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The Eretz Hemdah Institute for Advanced Jewish Studies in Jerusalem has recently published a collection of responsa (Bemareh Habazak pt. 9), which rule, among other things, that it is possible to determine the Jewish status of a man or a woman based on a unique genetic test, makor Rishon reported Friday. Should this ruling be embraced by Israel’s Chief Rabbinate, it would provide many olim from the former Soviet Union a valid means to prove their Jewish ancestry.

“Testing the Mitochondrial genome, which is transmitted exclusively through the female germ line, makes it possible to identify relatives,” Rabbi Yosef Carmel, the Rabbinical Dean of the Eretz Hemdah, told Makor Rishon. “If it can be proven that a Jane Doe is the offspring of a Jewish mother, her own offspring would also be recognized as Jews (from birth).”

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According to Rabbi Carmel, “some 40% of European Ashkenazi Jews carry a genetic mark that suggests they are the offspring of four mothers who immigrated to Europe from the Middle East a millennia ago. Chances are high, statistically speaking, that anyone able to prove that they are the offspring of those four mothers is Jewish according to halacha.”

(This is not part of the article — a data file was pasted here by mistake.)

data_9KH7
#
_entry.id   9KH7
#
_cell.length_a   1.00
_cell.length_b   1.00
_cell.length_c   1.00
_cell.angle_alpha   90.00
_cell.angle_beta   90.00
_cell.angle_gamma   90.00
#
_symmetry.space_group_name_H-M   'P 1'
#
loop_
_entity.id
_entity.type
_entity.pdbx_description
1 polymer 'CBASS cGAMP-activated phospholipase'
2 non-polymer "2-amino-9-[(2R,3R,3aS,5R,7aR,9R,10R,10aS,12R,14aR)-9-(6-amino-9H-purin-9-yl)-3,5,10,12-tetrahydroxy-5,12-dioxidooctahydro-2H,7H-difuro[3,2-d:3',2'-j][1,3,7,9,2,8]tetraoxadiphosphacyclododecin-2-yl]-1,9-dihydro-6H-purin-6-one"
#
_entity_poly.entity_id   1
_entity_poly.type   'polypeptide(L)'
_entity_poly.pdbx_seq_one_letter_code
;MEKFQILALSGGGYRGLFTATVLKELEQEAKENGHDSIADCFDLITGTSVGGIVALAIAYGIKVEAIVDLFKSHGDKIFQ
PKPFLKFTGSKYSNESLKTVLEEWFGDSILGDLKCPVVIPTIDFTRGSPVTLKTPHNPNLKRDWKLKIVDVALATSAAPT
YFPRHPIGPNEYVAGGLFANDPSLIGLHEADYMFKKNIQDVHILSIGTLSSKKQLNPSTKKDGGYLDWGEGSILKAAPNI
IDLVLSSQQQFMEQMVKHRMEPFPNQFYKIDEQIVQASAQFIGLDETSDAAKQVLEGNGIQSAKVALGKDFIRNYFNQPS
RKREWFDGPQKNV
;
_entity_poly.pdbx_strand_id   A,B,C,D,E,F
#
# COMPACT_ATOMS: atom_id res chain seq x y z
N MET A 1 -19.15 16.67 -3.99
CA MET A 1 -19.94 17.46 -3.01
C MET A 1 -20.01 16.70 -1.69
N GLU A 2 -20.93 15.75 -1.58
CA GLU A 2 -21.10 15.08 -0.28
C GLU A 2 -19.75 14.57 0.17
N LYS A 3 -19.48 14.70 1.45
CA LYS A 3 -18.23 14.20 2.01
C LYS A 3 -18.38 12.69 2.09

Rabbi Carmel explained that for the purpose of validating an individual’s Jewish heritage a statistical probability is sufficient, rather than a “clear sign.” In his view, once one has been identified as Jewish with this method, they are no longer required to go through a conversion process to become Jewish.

The ruling could resolve hundreds of thousands of pending cases in which olim to Israel from the former USSR are unable to prove their Jewish ancestry and even though they are eligible for an Israeli citizenship, the Chief Rabbinate would not recognize them as Jews for the purpose of marriage, burial, giving testimony, and a variety of additional endeavors that require one to be Jewish in Israel.

Rabbi Carmel believes his ruling would absolve about 40% of Russian olim of the need to convert in order to receive recognition as Jews.

The statistical portion of the ruling was approved by Rabbi Professor Nathan Keller, a graduate of the Einstein Institute of Mathematics in the Hebrew University of Jerusalem, a researcher of probabilistic combinatorics and cryptography; and the genetic research was approved by Professor Karl Skorecki, the Director of Medical and Research Development at the Rambam Health Care Campus..

Rabbi Carmel and his colleague, Rabbi Moshe Ehrenreich have been lobbying the Chief Rabbinate to accept their research and ruling. They say the initial response from the Rabbinate has been positive, but an official response is yet to be issued.

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